Transport Cruises

QE 2 hotel plans appear to be scrapped

Dec 26, 2012 12:07 am

Skift Take

With all its history, the QE 2 may end up on the scrap heap and that would be a shame.

— Dennis Schaal

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Graeme Maclean  / Flickr.com

The QE2 on its final voyage in 2008. Graeme Maclean / Flickr.com

The QE2 is reportedly to be sold for scrap to a Chinese firm after plans to turn it into a floating hotel were abandoned.

The prestigious former Cunard liner has been moored in Dubai’s Port Rashid since it was sold to the firm Istithmar for £64 million in 2008.

Initially the owners had hoped to transform the ship into a lavishly-appointed 1000-room hotel, but in July revealed new plans for a 300-room hotel which would see many of the ship’s original features maintained. Last month a British consortium proposed moving the QE2 to London and converting it into a floating hotel outside the O2 Arena – a move that could have created up to 2,000 jobs.

However, the Daily Mail reported last night that a Chinese crew of 20 had boarded the ship – replaced a crew of 40 who had been maintaining the vessel – leading to fears that it is to be sold for scrap.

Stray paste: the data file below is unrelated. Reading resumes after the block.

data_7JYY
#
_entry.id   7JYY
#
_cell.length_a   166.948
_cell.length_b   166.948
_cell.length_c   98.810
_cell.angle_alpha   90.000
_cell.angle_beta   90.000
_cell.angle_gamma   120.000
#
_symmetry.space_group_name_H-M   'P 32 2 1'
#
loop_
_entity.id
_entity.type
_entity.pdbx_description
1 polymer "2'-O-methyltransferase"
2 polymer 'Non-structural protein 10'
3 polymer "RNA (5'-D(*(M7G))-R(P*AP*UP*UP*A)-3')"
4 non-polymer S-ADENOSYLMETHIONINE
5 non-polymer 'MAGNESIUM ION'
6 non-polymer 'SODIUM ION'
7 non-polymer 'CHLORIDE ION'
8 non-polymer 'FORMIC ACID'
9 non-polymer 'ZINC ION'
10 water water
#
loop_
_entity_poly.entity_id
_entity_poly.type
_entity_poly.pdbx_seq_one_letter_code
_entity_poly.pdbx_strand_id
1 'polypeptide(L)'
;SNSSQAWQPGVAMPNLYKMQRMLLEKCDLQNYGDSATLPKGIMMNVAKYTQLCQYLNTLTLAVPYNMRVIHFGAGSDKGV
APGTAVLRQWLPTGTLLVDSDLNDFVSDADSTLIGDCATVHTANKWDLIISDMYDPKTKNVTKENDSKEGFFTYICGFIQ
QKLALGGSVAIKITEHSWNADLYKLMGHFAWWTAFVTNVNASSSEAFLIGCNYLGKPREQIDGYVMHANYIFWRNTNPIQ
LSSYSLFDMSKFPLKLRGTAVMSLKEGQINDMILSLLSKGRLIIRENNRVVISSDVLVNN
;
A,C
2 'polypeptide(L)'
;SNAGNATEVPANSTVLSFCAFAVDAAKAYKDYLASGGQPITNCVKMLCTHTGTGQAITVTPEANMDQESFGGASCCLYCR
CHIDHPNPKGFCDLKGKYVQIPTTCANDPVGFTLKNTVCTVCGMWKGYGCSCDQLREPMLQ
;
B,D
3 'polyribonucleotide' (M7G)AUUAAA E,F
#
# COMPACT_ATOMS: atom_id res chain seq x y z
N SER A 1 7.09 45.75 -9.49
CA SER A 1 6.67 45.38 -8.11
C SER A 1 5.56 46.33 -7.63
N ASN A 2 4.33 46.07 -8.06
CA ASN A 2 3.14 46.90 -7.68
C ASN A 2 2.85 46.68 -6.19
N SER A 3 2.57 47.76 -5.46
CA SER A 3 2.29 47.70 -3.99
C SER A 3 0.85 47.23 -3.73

Roger Murray of QE2 London told the newspaper: “We have been told the ship is going to be put into a dry dock before being taken to an unknown destination in the Far East.

“That is a tragedy because it almost certainly means the QE2 is being sold as scrap. Our investors were going to give £20 million for the ship itself plus £60 million for renovation and the cost of bringing the ship back to Britain.

“But the ship could raise as much as £20 million as dead weight scrap and the Chinese cash would be immediate.”

The QE2 was launched in 1969 by the Queen, making its maiden voyage from Southampton to New York. It was operated for nearly 30 years by Cunard, and was used to carry troops to the south Atlantic during the Falklands War.

Its final voyage was to the Middle East in 2008.


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